Above all else, Martin Geduldig believed in fairness.
The longtime Syosset resident and criminal defense attorney built a reputation for taking on difficult cases because he felt strongly that guilt had to be proved and never assumed.
“That was the bedrock of his law practice,” said Janet Geduldig, his wife of 51 years. “People would always say, ‘How can you take that case?’ And his answer was, ‘Everyone deserves to be heard and to have a defense.’ ”
Geduldig, who was a lawyer for more than 50 years and ran his own Long Island-based practice for 49 years before retiring in January, died unexpectedly of an aortic dissection June 24 at his home in Syosset, his family said. He was 78.
“He loved to tell stories about pretty much everything that happened in his life,” said daughter Amy Geduldig, 44, of Forest Hills. “At the root of it, he believed that everyone had the right to tell their story.”
Geduldig was involved in many high-profile cases, his family said. In the 1990s, he defended a man who was part of a group of three men accused of an attempted murder in a lobster turf war on the Long Island Sound. After multiple trials, Geduldig's client and two other defendants were acquitted.
“He just had a knack. It was in his blood,” said John Meringolo, 46, of Brooklyn, who worked with Geduldig. “He was one of the last great trial lawyers that could actually beat the government.”
A father of three, Geduldig tried to make sure work didn’t get in the way of being a dad.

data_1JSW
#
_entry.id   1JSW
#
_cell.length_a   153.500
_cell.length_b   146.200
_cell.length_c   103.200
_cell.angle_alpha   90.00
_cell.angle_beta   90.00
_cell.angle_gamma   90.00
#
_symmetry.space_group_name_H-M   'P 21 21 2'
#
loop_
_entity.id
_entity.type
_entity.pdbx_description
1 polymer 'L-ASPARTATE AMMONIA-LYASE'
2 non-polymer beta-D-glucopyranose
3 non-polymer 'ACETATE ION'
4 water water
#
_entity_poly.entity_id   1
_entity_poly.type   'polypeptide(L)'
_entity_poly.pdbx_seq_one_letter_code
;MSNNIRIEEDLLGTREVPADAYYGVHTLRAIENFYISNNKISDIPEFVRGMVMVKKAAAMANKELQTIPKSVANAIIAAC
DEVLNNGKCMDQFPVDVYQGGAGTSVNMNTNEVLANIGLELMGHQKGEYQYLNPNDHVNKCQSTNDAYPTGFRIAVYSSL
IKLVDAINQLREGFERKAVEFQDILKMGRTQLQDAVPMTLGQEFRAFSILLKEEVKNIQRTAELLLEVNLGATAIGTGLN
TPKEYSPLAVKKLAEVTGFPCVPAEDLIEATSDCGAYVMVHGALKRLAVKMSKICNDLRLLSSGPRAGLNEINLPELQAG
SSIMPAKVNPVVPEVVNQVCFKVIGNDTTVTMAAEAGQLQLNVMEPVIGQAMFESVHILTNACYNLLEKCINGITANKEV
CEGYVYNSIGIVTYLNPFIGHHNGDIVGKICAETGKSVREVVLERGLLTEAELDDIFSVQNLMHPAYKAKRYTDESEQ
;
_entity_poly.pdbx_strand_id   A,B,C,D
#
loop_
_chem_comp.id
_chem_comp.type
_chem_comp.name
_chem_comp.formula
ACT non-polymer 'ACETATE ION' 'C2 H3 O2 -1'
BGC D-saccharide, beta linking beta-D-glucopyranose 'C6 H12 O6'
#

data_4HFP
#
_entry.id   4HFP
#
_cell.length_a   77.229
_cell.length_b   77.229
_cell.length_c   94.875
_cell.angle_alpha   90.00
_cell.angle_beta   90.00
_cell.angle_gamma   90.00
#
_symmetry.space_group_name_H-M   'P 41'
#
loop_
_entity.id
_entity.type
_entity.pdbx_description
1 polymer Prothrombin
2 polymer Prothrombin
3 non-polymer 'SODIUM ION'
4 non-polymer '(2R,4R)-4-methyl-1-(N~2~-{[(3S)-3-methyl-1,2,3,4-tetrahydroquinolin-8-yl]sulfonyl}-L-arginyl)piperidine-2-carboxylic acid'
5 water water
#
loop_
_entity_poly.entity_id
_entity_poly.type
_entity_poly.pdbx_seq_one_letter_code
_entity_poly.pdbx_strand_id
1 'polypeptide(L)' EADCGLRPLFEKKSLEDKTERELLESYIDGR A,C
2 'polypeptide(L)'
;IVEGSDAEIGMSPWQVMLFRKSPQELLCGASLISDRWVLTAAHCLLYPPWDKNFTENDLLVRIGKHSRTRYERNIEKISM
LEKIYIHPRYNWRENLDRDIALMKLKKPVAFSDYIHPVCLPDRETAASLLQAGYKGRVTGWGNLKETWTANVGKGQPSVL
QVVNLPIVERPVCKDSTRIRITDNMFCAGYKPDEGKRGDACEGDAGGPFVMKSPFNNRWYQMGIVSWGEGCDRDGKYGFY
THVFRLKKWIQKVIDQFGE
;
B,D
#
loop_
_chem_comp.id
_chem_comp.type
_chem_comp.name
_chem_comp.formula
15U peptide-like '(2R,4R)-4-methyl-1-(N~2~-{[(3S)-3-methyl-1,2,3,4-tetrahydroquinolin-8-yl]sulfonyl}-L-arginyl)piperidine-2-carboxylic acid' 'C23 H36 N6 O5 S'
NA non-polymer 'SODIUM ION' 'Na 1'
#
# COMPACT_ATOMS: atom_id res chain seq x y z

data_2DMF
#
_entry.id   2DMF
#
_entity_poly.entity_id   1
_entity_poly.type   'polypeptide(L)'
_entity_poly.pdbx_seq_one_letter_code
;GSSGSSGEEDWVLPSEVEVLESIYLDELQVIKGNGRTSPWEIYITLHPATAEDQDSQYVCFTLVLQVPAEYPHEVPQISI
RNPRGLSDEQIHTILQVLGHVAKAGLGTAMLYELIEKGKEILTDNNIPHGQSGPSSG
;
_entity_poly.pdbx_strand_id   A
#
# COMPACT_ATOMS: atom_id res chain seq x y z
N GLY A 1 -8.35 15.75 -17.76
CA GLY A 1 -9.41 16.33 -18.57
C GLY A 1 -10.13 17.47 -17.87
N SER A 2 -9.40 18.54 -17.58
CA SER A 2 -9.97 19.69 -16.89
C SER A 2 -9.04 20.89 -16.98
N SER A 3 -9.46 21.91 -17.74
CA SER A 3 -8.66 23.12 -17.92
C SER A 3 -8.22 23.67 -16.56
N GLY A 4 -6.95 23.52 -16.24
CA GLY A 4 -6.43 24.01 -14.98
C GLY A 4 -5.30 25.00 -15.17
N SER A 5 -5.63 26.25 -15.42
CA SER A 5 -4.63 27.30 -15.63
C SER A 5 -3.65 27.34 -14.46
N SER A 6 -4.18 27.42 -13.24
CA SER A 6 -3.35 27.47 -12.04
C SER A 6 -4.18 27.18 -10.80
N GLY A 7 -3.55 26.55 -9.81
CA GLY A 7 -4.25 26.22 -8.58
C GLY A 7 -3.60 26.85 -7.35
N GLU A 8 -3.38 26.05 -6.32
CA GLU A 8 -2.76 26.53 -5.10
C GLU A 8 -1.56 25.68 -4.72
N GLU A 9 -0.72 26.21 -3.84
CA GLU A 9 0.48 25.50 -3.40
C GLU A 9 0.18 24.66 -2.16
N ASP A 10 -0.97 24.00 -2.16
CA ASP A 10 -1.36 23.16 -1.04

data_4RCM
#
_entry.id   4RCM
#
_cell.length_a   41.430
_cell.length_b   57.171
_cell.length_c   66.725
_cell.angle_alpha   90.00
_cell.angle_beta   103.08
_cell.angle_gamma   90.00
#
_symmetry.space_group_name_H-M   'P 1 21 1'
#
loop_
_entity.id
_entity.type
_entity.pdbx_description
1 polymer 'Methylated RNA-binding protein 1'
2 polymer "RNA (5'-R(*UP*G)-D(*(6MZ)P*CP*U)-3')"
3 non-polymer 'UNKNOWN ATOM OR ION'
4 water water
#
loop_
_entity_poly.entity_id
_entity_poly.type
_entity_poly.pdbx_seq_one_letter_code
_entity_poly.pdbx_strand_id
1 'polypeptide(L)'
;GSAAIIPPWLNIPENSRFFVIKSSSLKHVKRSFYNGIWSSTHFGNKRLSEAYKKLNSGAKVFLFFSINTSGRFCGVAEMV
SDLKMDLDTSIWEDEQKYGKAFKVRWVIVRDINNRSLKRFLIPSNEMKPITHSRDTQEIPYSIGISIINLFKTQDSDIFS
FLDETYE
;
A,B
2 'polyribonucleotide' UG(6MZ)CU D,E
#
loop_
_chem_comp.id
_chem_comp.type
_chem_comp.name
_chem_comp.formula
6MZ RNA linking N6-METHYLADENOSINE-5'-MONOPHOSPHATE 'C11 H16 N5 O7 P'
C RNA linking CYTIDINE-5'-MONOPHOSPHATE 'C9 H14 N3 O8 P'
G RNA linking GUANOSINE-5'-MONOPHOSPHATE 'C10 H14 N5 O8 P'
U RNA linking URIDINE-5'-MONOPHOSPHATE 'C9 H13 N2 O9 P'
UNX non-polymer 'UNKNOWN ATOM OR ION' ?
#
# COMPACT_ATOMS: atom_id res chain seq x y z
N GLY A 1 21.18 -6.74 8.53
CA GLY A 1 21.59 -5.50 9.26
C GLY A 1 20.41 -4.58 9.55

“He made a conscious decision to get home for dinner and get home to coach and watch all of our sports,” said son Sam Geduldig, 47, of Washington, D.C.
Born Oct. 5, 1941, in Manhattan, Geduldig grew up in Queens, the youngest child of two Polish immigrants. He attended Martin Van Buren High School in Queens before moving on to Ohio State University, where he graduated with a history degree in 1963. He earned a degree from the Georgetown University Law Center in 1966.
“When his parents came here, they didn’t speak English, they didn’t have papers, and yet they made a life for themselves,” said daughter Karen Geduldig, 44, of Albany. “I think he kind of took that to heart, that everybody deserved a chance.”
Geduldig met his wife-to-be while the two were stuffing envelopes during Nelson Rockefeller’s 1968 presidential campaign. They were married on March 2, 1969, and lived in Brooklyn Heights, where Geduldig ran unsuccessfully for the state Assembly in 1970. They moved to Hempstead in 1972 and Syosset in 1974.
“When he went to work, he was like a bulldog. But, outside of work he was a gentle, easygoing soul,” said Janet Geduldig, 77, of Syosset.
Geduldig never lost his love for Ohio State, particularly their nationally renowned football program. Every Saturday, he could be found intensely rooting on the Buckeyes, decked out in good luck slippers, hat and a jersey that he would later be buried in, his family said.
Each October, Geduldig and a group of friends would attend an Ohio State football game, reliving their college days at their favorite restaurants. In 2015, Geduldig was in attendance when the Buckeyes won the national championship in Arlington, Texas, Sam Geduldig said.
Geduldig was also a Mets fan who rooted for the team since they replaced his beloved New York baseball Giants in 1962.
In addition to his wife and children, Geduldig is survived by his brother, Arthur, of Aquebogue, and four grandchildren. He was buried after a graveside service at New Montefiore Cemetery in West Babylon on June 28, his family said. In lieu of flowers, the family is asking for donations to be made to the Innocence Project, an organization committed to overturning wrongful convictions.